Saturday, August 28, 2021

Fortune and Glory by Janet Evanovich: review

4/5 stars on Goodreads

Fortune and Glory by Janet Evanovich

Stephanie Plum has advanced to her twenty-seventh adventure in Fortune and Glory. After several years of the series staling pretty badly, the last couple of books have been more interesting. There’s even been a continuing storyline between the books.

Stephanie’s grandmother married a mobster a couple of books ago, only to be widowed an hour later. Her late husband’s mob buddies are convinced that she has the keys to a safe where they have hidden a great treasure. She does have them, but doesn’t know where the safe is. In the previous book, Stephanie and Grandmother were taken hostage so that they would give up the keys, which they didn’t. The case continues in this book.

The worst of the mobsters are still free and they’re bringing in big guns. Stephanie barely escapes with her life a couple of times, and she’s still no closer finding the treasure. And there’s a new player in town, Gabriella, a female version of Ranger, who seems to be after the treasure too.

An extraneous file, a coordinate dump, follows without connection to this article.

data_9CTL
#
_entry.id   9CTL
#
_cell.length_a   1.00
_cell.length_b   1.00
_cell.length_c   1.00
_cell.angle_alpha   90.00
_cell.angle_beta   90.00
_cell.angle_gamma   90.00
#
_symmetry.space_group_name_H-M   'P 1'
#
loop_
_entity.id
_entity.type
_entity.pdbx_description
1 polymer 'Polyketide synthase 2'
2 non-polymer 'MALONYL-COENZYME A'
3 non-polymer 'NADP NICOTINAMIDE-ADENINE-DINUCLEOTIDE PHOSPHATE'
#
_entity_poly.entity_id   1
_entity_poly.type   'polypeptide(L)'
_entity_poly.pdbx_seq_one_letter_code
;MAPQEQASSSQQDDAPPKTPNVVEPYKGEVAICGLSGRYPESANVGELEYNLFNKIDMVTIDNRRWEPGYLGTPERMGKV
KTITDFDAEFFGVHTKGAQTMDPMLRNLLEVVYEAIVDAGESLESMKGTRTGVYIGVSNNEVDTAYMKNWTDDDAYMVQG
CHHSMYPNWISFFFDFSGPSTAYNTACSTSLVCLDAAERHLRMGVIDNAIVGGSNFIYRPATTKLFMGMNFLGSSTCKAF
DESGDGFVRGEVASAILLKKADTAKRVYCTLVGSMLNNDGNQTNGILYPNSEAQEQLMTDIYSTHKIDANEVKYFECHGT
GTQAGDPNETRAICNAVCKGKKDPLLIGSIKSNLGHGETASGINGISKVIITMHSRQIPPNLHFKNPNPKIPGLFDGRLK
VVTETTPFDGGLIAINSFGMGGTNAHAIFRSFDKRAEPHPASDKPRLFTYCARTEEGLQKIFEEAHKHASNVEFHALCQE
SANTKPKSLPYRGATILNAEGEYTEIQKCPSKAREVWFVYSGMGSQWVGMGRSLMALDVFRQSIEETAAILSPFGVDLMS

But not everything is deathly serious. There are the less dangerous skips to trace that give Stephanie hilarious trouble. George Potts is especially tenacious in his belief that he’s now her bodyguard. Lula is her voluptuous self, but actually helpful for a change with her contacts of street girls. And there’s the usual on-again, off-again relationship with Morelli, currently in its off stage, which gives room for Ranger to sweep in. At this point in the series it’s safe to say that the romances are never advancing anywhere.

There was a good balance between danger and mayhem. And if the danger was equally over the top as the mayhem, it felt like Stephanie was genuinely putting herself at risk. Since I’ve given up on her romances, they didn’t cause any emotional upheavals, except for Stephanie. But I ended to book feeling like I want to read more of these books, which is a change. There’s hope for this series yet.

Thursday, August 26, 2021

Breaking Badger by Shelly Laurenston: review

3/5 stars on Goodreads

Breaking Badger by Shelly Laurenston